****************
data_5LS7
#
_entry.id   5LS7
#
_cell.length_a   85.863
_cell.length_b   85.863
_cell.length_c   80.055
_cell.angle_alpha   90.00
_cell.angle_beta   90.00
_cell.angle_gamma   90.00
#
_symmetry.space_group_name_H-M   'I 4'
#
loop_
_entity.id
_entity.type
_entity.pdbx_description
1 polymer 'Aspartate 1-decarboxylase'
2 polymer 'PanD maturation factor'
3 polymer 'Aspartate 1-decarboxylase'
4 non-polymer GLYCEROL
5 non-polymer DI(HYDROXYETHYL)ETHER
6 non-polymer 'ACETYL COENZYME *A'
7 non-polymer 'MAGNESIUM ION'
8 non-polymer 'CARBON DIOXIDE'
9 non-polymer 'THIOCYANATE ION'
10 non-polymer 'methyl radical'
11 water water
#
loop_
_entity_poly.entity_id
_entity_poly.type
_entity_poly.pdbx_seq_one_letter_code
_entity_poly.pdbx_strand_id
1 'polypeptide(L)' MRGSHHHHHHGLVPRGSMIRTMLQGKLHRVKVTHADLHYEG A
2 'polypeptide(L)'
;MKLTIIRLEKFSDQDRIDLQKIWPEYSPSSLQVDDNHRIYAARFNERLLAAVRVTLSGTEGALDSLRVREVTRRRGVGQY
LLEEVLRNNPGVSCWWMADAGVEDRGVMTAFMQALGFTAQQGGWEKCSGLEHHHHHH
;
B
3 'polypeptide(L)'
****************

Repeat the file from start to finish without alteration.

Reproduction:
data_5LS7
#
_entry.id   5LS7
#
_cell.length_a   85.863
_cell.length_b   85.863
_cell.length_c   80.055
_cell.angle_alpha   90.00
_cell.angle_beta   90.00
_cell.angle_gamma   90.00
#
_symmetry.space_group_name_H-M   'I 4'
#
loop_
_entity.id
_entity.type
_entity.pdbx_description
1 polymer 'Aspartate 1-decarboxylase'
2 polymer 'PanD maturation factor'
3 polymer 'Aspartate 1-decarboxylase'
4 non-polymer GLYCEROL
5 non-polymer DI(HYDROXYETHYL)ETHER
6 non-polymer 'ACETYL COENZYME *A'
7 non-polymer 'MAGNESIUM ION'
8 non-polymer 'CARBON DIOXIDE'
9 non-polymer 'THIOCYANATE ION'
10 non-polymer 'methyl radical'
11 water water
#
loop_
_entity_poly.entity_id
_entity_poly.type
_entity_poly.pdbx_seq_one_letter_code
_entity_poly.pdbx_strand_id
1 'polypeptide(L)' MRGSHHHHHHGLVPRGSMIRTMLQGKLHRVKVTHADLHYEG A
2 'polypeptide(L)'
;MKLTIIRLEKFSDQDRIDLQKIWPEYSPSSLQVDDNHRIYAARFNERLLAAVRVTLSGTEGALDSLRVREVTRRRGVGQY
LLEEVLRNNPGVSCWWMADAGVEDRGVMTAFMQALGFTAQQGGWEKCSGLEHHHHHH
;
B
3 'polypeptide(L)'